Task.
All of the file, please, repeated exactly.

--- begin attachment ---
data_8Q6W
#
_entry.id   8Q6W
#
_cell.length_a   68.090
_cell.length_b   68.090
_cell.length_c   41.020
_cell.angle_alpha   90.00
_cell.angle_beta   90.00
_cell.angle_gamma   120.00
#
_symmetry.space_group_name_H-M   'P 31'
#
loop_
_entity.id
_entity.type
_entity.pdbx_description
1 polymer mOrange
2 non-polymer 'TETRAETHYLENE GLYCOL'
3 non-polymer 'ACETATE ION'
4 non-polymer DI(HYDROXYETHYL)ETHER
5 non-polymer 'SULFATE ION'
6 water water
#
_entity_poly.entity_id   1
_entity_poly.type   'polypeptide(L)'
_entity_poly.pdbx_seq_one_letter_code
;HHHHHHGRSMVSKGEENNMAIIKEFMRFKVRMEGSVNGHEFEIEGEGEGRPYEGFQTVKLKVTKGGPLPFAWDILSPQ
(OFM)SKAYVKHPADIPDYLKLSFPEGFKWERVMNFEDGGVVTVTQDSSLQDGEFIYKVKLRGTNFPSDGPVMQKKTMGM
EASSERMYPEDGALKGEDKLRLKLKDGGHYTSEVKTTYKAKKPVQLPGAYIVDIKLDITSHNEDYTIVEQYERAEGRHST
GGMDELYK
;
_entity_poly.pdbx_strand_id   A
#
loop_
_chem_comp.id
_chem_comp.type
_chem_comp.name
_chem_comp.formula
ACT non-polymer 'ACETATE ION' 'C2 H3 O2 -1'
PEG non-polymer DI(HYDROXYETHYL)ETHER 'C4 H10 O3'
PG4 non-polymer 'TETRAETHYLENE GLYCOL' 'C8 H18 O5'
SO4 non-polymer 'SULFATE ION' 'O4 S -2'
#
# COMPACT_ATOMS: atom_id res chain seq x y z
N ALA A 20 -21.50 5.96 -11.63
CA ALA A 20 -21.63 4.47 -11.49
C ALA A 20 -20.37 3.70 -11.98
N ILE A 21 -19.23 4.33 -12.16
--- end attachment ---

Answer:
data_8Q6W
#
_entry.id   8Q6W
#
_cell.length_a   68.090
_cell.length_b   68.090
_cell.length_c   41.020
_cell.angle_alpha   90.00
_cell.angle_beta   90.00
_cell.angle_gamma   120.00
#
_symmetry.space_group_name_H-M   'P 31'
#
loop_
_entity.id
_entity.type
_entity.pdbx_description
1 polymer mOrange
2 non-polymer 'TETRAETHYLENE GLYCOL'
3 non-polymer 'ACETATE ION'
4 non-polymer DI(HYDROXYETHYL)ETHER
5 non-polymer 'SULFATE ION'
6 water water
#
_entity_poly.entity_id   1
_entity_poly.type   'polypeptide(L)'
_entity_poly.pdbx_seq_one_letter_code
;HHHHHHGRSMVSKGEENNMAIIKEFMRFKVRMEGSVNGHEFEIEGEGEGRPYEGFQTVKLKVTKGGPLPFAWDILSPQ
(OFM)SKAYVKHPADIPDYLKLSFPEGFKWERVMNFEDGGVVTVTQDSSLQDGEFIYKVKLRGTNFPSDGPVMQKKTMGM
EASSERMYPEDGALKGEDKLRLKLKDGGHYTSEVKTTYKAKKPVQLPGAYIVDIKLDITSHNEDYTIVEQYERAEGRHST
GGMDELYK
;
_entity_poly.pdbx_strand_id   A
#
loop_
_chem_comp.id
_chem_comp.type
_chem_comp.name
_chem_comp.formula
ACT non-polymer 'ACETATE ION' 'C2 H3 O2 -1'
PEG non-polymer DI(HYDROXYETHYL)ETHER 'C4 H10 O3'
PG4 non-polymer 'TETRAETHYLENE GLYCOL' 'C8 H18 O5'
SO4 non-polymer 'SULFATE ION' 'O4 S -2'
#
# COMPACT_ATOMS: atom_id res chain seq x y z
N ALA A 20 -21.50 5.96 -11.63
CA ALA A 20 -21.63 4.47 -11.49
C ALA A 20 -20.37 3.70 -11.98
N ILE A 21 -19.23 4.33 -12.16